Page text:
In profile: EU support to
clean urban transport
- sustainable, energy-efficient, accessible for all and affordable public transport systems; a friendly environment for soft transport modes such as cycling and walking;
- easy access to all neighbourhoods, on foot, by bike, by public transport; local transport networks that need to be well connected to regional networks;
- peri-urban networks that need to be planned within the context of overall land-use and spatial development; and transport nodes that need to be well integrated with social, cultural and economic activities.
What are the main concepts and priorities?
- Sustainable Urban Mobility: Sustainable urban mobility should focus on the question: to what extent / in what ways do actors in cities and urban areas stimulate a transition towards mobility based on walking and cycling, high quality public transport and (decreased use of) cleaner passenger vehicles whilst at the same time maintaining the social and economic achievements of their current mobility system?- European Metropolitan Network Institute
- Sustainable Urban Mobility Plan (SUMP): A SUMP is a strategic document developed and implemented in compliance with the present common framework by the designated Local Planning Authority. A SUMP is developed in an integrated, intergovernmental, and cross-sectorial approach by the Local Planning Authority and implemented in a participatory approach, in close consultation with the public and relevant stakeholders.
- Multimodal transport: means the carriage of freight and / or passengers using two or more modes of transports (EU revised guidelines for the development of the Trans-European Transport Network). Better modal choices will result from greater integration of the modal networks: airports, ports, railway, metro and bus stations, should increasingly be linked and transformed into multimodal connection platforms for passengers.- White Paper "Roadmap to a SingleEuropean Transport Area - Towards a competitive and resource efficient transport system", March 2011
- Intelligent Transport Systems (ITS) are advanced applications which without embodying intelligence as such aim to provide innovative services relating to different modes of transport and traffic management and enable various users to be better informed and make safer, more coordinated and "smarter" use of transport networks- Recital 3 of the Directive 2010/40/EU)
- Plan investments in sustainable urban mobility following an integrated approach and based on a comprehensive mobility concept for a city or functional urban area. The strategies should include an analysis of the needs and targets for mobility infrastructure and addresses all modes and forms of transport in a complementary manner: public and private, passenger and freight, motorised and non-motorised, moving and parked (multimodal approach).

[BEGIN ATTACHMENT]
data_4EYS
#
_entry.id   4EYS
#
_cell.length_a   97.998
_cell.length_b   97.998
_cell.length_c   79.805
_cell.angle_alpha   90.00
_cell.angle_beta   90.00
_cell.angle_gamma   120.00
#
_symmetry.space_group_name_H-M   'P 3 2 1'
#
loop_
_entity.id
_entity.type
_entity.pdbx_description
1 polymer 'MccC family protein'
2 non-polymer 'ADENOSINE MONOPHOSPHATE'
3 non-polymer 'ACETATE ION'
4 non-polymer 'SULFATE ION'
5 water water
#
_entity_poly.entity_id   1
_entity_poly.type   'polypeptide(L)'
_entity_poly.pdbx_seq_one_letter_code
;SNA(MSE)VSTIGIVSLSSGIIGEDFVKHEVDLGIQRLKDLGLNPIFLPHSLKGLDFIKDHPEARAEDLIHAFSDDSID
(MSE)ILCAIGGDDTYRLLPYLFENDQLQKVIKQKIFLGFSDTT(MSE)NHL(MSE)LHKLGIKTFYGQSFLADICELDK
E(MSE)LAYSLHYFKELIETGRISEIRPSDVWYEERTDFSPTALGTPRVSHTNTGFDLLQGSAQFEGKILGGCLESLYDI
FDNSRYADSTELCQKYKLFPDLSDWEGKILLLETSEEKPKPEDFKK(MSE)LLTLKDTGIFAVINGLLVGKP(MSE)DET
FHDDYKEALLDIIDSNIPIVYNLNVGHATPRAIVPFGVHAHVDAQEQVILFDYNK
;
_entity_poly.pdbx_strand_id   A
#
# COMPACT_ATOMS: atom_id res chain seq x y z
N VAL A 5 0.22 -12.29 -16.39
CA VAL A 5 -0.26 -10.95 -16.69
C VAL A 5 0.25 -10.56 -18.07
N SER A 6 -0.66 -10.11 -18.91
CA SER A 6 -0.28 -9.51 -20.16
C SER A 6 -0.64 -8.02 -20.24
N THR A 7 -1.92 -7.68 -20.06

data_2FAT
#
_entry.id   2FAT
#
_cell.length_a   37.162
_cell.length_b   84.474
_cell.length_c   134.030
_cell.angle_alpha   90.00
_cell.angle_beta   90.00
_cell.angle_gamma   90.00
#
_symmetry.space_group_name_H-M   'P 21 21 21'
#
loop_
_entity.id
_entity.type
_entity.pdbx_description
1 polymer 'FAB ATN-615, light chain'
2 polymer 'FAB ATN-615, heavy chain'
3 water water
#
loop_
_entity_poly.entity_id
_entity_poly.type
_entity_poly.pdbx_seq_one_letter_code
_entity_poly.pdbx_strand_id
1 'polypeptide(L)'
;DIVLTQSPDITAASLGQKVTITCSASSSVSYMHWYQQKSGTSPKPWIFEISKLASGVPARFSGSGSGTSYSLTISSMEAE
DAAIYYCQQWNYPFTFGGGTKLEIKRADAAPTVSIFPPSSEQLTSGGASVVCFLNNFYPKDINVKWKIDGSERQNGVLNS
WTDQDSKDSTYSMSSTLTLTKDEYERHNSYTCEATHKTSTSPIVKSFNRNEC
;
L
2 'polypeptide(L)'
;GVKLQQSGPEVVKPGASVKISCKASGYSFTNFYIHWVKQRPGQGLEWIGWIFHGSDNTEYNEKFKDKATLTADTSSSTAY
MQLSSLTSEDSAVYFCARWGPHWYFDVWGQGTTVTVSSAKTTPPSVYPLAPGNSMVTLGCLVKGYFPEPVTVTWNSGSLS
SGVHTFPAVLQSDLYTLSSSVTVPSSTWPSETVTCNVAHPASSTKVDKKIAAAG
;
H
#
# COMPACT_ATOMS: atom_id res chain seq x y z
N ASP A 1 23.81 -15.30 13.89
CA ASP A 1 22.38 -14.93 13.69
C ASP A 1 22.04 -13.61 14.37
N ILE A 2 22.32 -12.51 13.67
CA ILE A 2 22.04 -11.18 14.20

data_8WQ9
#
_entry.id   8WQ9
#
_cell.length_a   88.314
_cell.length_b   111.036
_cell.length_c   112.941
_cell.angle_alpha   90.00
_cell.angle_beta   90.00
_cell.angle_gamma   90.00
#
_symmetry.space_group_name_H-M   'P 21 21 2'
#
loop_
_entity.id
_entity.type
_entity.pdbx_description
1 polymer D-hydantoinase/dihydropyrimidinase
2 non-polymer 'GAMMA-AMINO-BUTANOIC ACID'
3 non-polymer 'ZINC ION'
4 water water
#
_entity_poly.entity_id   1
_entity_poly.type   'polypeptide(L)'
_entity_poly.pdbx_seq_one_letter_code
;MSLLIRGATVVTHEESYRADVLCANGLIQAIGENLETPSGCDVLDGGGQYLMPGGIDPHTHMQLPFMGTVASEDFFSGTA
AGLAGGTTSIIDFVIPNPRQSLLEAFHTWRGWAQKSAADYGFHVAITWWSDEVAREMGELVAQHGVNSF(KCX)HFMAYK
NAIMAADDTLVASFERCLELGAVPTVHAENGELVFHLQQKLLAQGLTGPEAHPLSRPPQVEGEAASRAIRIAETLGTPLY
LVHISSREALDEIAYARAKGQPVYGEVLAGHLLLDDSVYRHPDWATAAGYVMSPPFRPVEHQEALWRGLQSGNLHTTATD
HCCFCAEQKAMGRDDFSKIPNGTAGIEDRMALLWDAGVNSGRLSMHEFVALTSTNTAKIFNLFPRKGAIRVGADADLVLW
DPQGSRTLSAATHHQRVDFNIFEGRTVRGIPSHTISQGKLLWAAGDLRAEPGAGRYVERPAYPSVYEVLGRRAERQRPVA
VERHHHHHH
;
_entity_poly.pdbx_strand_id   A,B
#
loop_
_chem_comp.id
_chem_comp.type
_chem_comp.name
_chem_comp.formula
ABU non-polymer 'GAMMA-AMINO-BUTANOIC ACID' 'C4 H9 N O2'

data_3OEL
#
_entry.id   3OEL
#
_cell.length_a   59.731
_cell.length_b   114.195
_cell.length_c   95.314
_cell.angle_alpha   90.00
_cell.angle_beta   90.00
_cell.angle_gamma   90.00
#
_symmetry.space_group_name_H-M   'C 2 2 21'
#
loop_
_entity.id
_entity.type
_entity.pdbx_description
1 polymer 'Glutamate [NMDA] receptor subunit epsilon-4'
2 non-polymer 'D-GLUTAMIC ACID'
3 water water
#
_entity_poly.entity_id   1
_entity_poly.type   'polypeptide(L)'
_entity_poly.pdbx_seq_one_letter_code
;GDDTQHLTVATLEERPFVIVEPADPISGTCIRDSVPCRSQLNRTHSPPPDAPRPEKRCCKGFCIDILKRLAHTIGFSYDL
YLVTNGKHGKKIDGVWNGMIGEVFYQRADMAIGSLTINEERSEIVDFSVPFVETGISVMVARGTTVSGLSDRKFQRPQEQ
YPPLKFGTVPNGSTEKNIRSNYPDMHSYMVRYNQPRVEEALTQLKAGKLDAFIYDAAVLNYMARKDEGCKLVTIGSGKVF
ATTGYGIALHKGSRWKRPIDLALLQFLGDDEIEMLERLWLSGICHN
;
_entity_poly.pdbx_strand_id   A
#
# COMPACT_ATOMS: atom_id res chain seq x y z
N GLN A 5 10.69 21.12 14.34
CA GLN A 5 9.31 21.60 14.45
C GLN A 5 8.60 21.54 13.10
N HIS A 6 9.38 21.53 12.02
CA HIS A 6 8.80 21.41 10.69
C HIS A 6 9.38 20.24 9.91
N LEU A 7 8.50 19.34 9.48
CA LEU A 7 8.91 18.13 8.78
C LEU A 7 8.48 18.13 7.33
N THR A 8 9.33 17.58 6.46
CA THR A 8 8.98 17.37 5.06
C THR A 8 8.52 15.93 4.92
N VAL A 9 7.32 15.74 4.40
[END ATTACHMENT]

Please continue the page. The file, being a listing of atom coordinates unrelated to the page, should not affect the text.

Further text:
- Investments in urban mobility to be accompanied by additional measures to ensure a broad take up of supported new transport systems.
- Strategies focussed on making non-car mobility more attractive than individual car traffic. This includes an accessible public transport for all citizens.
- Investments in sustainable mobility contribute to reducing CO2 emission. Greener vehicle technology, fuel-efficient and alternative fuels are be supported. Apart from CO2 emissions noise emissions are also be taken into account in the context of a sustainable urban mobility.
- City/region to define measures for finding ways of changing the mobility behaviour of citizens.
And what about examples of project funded?
Hybrid buses hit the road in Hungary’s South Great Plain region
Leghorn, IT, encouraging sustainable transport and deterring bike theft
Explore progress with EU Financing
Five investment fields are tracked in terms of the volume of EU investments, with regular updates on the progress deciding projects and spending by those projects. Under the ERDF and Cohesion Fund around EUR 18 billion is planned
... including in relation to each specific investment field
Using the chart below you can track the progress with the five main investment fields and, clicking on the bars, see the national investment efforts and programme effort and progress with investments.
And how many clean urban project are there?
Use the chart below to check the number of projects by country and fund, with financial detail when you hover over the bars and filters to allow you check by specific interventions (cyclepaths/footpaths, multi modal, etc.).
Explore progress with investment outputs
Only one EU common indicator was defined for the period 2014-2020 to measure the length of new of improved trams or metro lines (CO15). This indicator capture only a limited range of the investments that take place with only 9 countries planning such outputs - CZ, ES, GR, HU, IT, LV, PL, RO and SK (as at end 2020).
- the overall evolution of the target values, decided values and implemented values as the programme period progresses;
- The national and programme contribution to the annual cumulative achievements.
- EU Auditors special report 6/2020 on: Sustainable Urban Mobility in the EU: No substantial improvement is possible without Member States’ commitment
- CIVITAS is a network of cities dedicated to cleaner, better transport in Europe and beyond.